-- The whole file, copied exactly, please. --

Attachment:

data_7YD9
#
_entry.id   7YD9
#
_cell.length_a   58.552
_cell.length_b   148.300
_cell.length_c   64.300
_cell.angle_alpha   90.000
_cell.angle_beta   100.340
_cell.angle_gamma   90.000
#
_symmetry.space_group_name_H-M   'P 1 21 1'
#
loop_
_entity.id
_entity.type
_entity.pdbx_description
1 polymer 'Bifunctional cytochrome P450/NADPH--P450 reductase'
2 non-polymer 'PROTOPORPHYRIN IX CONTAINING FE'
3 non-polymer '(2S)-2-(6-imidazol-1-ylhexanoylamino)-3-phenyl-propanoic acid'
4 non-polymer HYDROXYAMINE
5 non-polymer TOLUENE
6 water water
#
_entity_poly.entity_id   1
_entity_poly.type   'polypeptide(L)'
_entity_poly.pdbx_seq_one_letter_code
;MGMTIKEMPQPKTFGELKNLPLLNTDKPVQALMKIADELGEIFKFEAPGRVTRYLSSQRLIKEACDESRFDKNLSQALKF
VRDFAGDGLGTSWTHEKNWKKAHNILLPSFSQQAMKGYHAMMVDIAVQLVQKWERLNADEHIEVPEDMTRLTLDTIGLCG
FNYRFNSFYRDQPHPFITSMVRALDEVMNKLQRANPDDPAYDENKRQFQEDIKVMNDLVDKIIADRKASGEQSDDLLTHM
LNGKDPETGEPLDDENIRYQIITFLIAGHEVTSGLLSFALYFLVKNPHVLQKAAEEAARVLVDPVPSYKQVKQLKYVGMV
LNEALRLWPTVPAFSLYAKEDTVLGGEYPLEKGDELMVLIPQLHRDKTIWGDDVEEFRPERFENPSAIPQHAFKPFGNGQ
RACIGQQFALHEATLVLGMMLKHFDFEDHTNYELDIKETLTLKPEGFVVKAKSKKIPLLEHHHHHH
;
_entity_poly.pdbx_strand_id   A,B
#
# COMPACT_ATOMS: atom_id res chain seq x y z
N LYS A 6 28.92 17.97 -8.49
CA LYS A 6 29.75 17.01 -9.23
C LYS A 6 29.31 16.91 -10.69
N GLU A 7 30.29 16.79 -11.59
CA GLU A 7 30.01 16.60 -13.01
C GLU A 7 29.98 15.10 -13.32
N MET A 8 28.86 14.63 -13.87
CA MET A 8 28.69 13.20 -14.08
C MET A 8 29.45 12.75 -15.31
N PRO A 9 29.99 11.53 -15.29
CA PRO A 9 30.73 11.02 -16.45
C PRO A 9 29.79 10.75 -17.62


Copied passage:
data_7YD9
#
_entry.id   7YD9
#
_cell.length_a   58.552
_cell.length_b   148.300
_cell.length_c   64.300
_cell.angle_alpha   90.000
_cell.angle_beta   100.340
_cell.angle_gamma   90.000
#
_symmetry.space_group_name_H-M   'P 1 21 1'
#
loop_
_entity.id
_entity.type
_entity.pdbx_description
1 polymer 'Bifunctional cytochrome P450/NADPH--P450 reductase'
2 non-polymer 'PROTOPORPHYRIN IX CONTAINING FE'
3 non-polymer '(2S)-2-(6-imidazol-1-ylhexanoylamino)-3-phenyl-propanoic acid'
4 non-polymer HYDROXYAMINE
5 non-polymer TOLUENE
6 water water
#
_entity_poly.entity_id   1
_entity_poly.type   'polypeptide(L)'
_entity_poly.pdbx_seq_one_letter_code
;MGMTIKEMPQPKTFGELKNLPLLNTDKPVQALMKIADELGEIFKFEAPGRVTRYLSSQRLIKEACDESRFDKNLSQALKF
VRDFAGDGLGTSWTHEKNWKKAHNILLPSFSQQAMKGYHAMMVDIAVQLVQKWERLNADEHIEVPEDMTRLTLDTIGLCG
FNYRFNSFYRDQPHPFITSMVRALDEVMNKLQRANPDDPAYDENKRQFQEDIKVMNDLVDKIIADRKASGEQSDDLLTHM
LNGKDPETGEPLDDENIRYQIITFLIAGHEVTSGLLSFALYFLVKNPHVLQKAAEEAARVLVDPVPSYKQVKQLKYVGMV
LNEALRLWPTVPAFSLYAKEDTVLGGEYPLEKGDELMVLIPQLHRDKTIWGDDVEEFRPERFENPSAIPQHAFKPFGNGQ
RACIGQQFALHEATLVLGMMLKHFDFEDHTNYELDIKETLTLKPEGFVVKAKSKKIPLLEHHHHHH
;
_entity_poly.pdbx_strand_id   A,B
#
# COMPACT_ATOMS: atom_id res chain seq x y z
N LYS A 6 28.92 17.97 -8.49
CA LYS A 6 29.75 17.01 -9.23
C LYS A 6 29.31 16.91 -10.69
N GLU A 7 30.29 16.79 -11.59
CA GLU A 7 30.01 16.60 -13.01
C GLU A 7 29.98 15.10 -13.32
N MET A 8 28.86 14.63 -13.87
CA MET A 8 28.69 13.20 -14.08
C MET A 8 29.45 12.75 -15.31
N PRO A 9 29.99 11.53 -15.29
CA PRO A 9 30.73 11.02 -16.45
C PRO A 9 29.79 10.75 -17.62